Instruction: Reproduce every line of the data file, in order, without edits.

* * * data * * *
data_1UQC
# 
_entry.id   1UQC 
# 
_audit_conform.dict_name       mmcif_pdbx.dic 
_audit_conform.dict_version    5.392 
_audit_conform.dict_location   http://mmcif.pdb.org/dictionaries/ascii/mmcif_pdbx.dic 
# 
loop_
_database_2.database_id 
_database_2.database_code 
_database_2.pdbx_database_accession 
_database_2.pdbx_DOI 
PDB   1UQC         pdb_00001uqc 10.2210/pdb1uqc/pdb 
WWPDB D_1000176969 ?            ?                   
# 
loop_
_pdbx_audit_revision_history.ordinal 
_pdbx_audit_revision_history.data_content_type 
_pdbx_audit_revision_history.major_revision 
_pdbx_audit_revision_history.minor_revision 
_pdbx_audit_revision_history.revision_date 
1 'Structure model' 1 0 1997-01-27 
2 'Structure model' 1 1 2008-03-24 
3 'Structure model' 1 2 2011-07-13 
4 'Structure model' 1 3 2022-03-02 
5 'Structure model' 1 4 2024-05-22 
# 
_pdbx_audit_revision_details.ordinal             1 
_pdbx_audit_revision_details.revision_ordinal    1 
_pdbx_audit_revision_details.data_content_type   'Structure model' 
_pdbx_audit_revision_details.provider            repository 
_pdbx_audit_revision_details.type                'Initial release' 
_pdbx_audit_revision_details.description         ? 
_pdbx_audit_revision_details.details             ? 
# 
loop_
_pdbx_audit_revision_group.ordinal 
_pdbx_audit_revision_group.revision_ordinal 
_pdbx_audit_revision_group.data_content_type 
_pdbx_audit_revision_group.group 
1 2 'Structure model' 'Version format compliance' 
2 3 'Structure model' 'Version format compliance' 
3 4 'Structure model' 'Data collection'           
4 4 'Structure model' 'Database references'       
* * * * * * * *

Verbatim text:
data_1UQC
# 
_entry.id   1UQC 
# 
_audit_conform.dict_name       mmcif_pdbx.dic 
_audit_conform.dict_version    5.392 
_audit_conform.dict_location   http://mmcif.pdb.org/dictionaries/ascii/mmcif_pdbx.dic 
# 
loop_
_database_2.database_id 
_database_2.database_code 
_database_2.pdbx_database_accession 
_database_2.pdbx_DOI 
PDB   1UQC         pdb_00001uqc 10.2210/pdb1uqc/pdb 
WWPDB D_1000176969 ?            ?                   
# 
loop_
_pdbx_audit_revision_history.ordinal 
_pdbx_audit_revision_history.data_content_type 
_pdbx_audit_revision_history.major_revision 
_pdbx_audit_revision_history.minor_revision 
_pdbx_audit_revision_history.revision_date 
1 'Structure model' 1 0 1997-01-27 
2 'Structure model' 1 1 2008-03-24 
3 'Structure model' 1 2 2011-07-13 
4 'Structure model' 1 3 2022-03-02 
5 'Structure model' 1 4 2024-05-22 
# 
_pdbx_audit_revision_details.ordinal             1 
_pdbx_audit_revision_details.revision_ordinal    1 
_pdbx_audit_revision_details.data_content_type   'Structure model' 
_pdbx_audit_revision_details.provider            repository 
_pdbx_audit_revision_details.type                'Initial release' 
_pdbx_audit_revision_details.description         ? 
_pdbx_audit_revision_details.details             ? 
# 
loop_
_pdbx_audit_revision_group.ordinal 
_pdbx_audit_revision_group.revision_ordinal 
_pdbx_audit_revision_group.data_content_type 
_pdbx_audit_revision_group.group 
1 2 'Structure model' 'Version format compliance' 
2 3 'Structure model' 'Version format compliance' 
3 4 'Structure model' 'Data collection'           
4 4 'Structure model' 'Database references'       